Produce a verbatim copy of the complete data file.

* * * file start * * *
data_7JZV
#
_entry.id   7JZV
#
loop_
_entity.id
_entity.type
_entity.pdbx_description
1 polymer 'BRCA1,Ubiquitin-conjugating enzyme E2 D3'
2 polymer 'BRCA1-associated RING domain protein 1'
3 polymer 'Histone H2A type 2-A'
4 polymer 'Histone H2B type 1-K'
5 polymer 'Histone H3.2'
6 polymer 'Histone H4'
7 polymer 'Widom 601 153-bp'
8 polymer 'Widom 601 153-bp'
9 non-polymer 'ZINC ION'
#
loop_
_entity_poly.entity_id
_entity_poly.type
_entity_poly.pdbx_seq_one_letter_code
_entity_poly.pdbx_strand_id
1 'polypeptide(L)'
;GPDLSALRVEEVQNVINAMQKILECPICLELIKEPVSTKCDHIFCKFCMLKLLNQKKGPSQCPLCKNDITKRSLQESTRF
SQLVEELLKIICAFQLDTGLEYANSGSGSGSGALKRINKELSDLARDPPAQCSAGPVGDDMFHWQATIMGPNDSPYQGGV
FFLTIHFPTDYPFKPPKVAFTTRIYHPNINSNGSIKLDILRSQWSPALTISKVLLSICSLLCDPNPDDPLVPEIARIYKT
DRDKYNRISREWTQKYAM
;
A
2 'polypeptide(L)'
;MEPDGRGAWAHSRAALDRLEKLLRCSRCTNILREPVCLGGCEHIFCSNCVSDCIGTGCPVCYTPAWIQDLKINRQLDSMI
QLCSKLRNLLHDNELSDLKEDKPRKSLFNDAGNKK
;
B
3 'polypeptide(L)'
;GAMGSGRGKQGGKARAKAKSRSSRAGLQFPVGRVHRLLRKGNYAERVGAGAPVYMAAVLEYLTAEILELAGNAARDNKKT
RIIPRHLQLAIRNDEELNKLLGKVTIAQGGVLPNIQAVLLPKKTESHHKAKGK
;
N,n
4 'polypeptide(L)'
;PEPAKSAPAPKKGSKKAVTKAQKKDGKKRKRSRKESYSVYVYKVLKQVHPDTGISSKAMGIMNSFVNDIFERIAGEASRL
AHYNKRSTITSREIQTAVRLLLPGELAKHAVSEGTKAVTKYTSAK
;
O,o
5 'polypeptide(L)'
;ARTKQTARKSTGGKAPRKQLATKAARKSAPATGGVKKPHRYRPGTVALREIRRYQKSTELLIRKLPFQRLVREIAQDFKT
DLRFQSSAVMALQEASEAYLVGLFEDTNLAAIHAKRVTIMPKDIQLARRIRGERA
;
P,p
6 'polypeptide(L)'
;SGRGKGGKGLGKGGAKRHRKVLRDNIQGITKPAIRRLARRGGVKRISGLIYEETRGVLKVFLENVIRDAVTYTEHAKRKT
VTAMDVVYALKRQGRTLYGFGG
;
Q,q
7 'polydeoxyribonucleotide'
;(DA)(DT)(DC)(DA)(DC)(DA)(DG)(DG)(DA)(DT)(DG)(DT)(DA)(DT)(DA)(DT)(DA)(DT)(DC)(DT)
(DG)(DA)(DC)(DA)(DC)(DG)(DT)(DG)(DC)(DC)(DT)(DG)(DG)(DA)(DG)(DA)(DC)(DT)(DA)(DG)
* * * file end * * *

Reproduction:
data_7JZV
#
_entry.id   7JZV
#
loop_
_entity.id
_entity.type
_entity.pdbx_description
1 polymer 'BRCA1,Ubiquitin-conjugating enzyme E2 D3'
2 polymer 'BRCA1-associated RING domain protein 1'
3 polymer 'Histone H2A type 2-A'
4 polymer 'Histone H2B type 1-K'
5 polymer 'Histone H3.2'
6 polymer 'Histone H4'
7 polymer 'Widom 601 153-bp'
8 polymer 'Widom 601 153-bp'
9 non-polymer 'ZINC ION'
#
loop_
_entity_poly.entity_id
_entity_poly.type
_entity_poly.pdbx_seq_one_letter_code
_entity_poly.pdbx_strand_id
1 'polypeptide(L)'
;GPDLSALRVEEVQNVINAMQKILECPICLELIKEPVSTKCDHIFCKFCMLKLLNQKKGPSQCPLCKNDITKRSLQESTRF
SQLVEELLKIICAFQLDTGLEYANSGSGSGSGALKRINKELSDLARDPPAQCSAGPVGDDMFHWQATIMGPNDSPYQGGV
FFLTIHFPTDYPFKPPKVAFTTRIYHPNINSNGSIKLDILRSQWSPALTISKVLLSICSLLCDPNPDDPLVPEIARIYKT
DRDKYNRISREWTQKYAM
;
A
2 'polypeptide(L)'
;MEPDGRGAWAHSRAALDRLEKLLRCSRCTNILREPVCLGGCEHIFCSNCVSDCIGTGCPVCYTPAWIQDLKINRQLDSMI
QLCSKLRNLLHDNELSDLKEDKPRKSLFNDAGNKK
;
B
3 'polypeptide(L)'
;GAMGSGRGKQGGKARAKAKSRSSRAGLQFPVGRVHRLLRKGNYAERVGAGAPVYMAAVLEYLTAEILELAGNAARDNKKT
RIIPRHLQLAIRNDEELNKLLGKVTIAQGGVLPNIQAVLLPKKTESHHKAKGK
;
N,n
4 'polypeptide(L)'
;PEPAKSAPAPKKGSKKAVTKAQKKDGKKRKRSRKESYSVYVYKVLKQVHPDTGISSKAMGIMNSFVNDIFERIAGEASRL
AHYNKRSTITSREIQTAVRLLLPGELAKHAVSEGTKAVTKYTSAK
;
O,o
5 'polypeptide(L)'
;ARTKQTARKSTGGKAPRKQLATKAARKSAPATGGVKKPHRYRPGTVALREIRRYQKSTELLIRKLPFQRLVREIAQDFKT
DLRFQSSAVMALQEASEAYLVGLFEDTNLAAIHAKRVTIMPKDIQLARRIRGERA
;
P,p
6 'polypeptide(L)'
;SGRGKGGKGLGKGGAKRHRKVLRDNIQGITKPAIRRLARRGGVKRISGLIYEETRGVLKVFLENVIRDAVTYTEHAKRKT
VTAMDVVYALKRQGRTLYGFGG
;
Q,q
7 'polydeoxyribonucleotide'
;(DA)(DT)(DC)(DA)(DC)(DA)(DG)(DG)(DA)(DT)(DG)(DT)(DA)(DT)(DA)(DT)(DA)(DT)(DC)(DT)
(DG)(DA)(DC)(DA)(DC)(DG)(DT)(DG)(DC)(DC)(DT)(DG)(DG)(DA)(DG)(DA)(DC)(DT)(DA)(DG)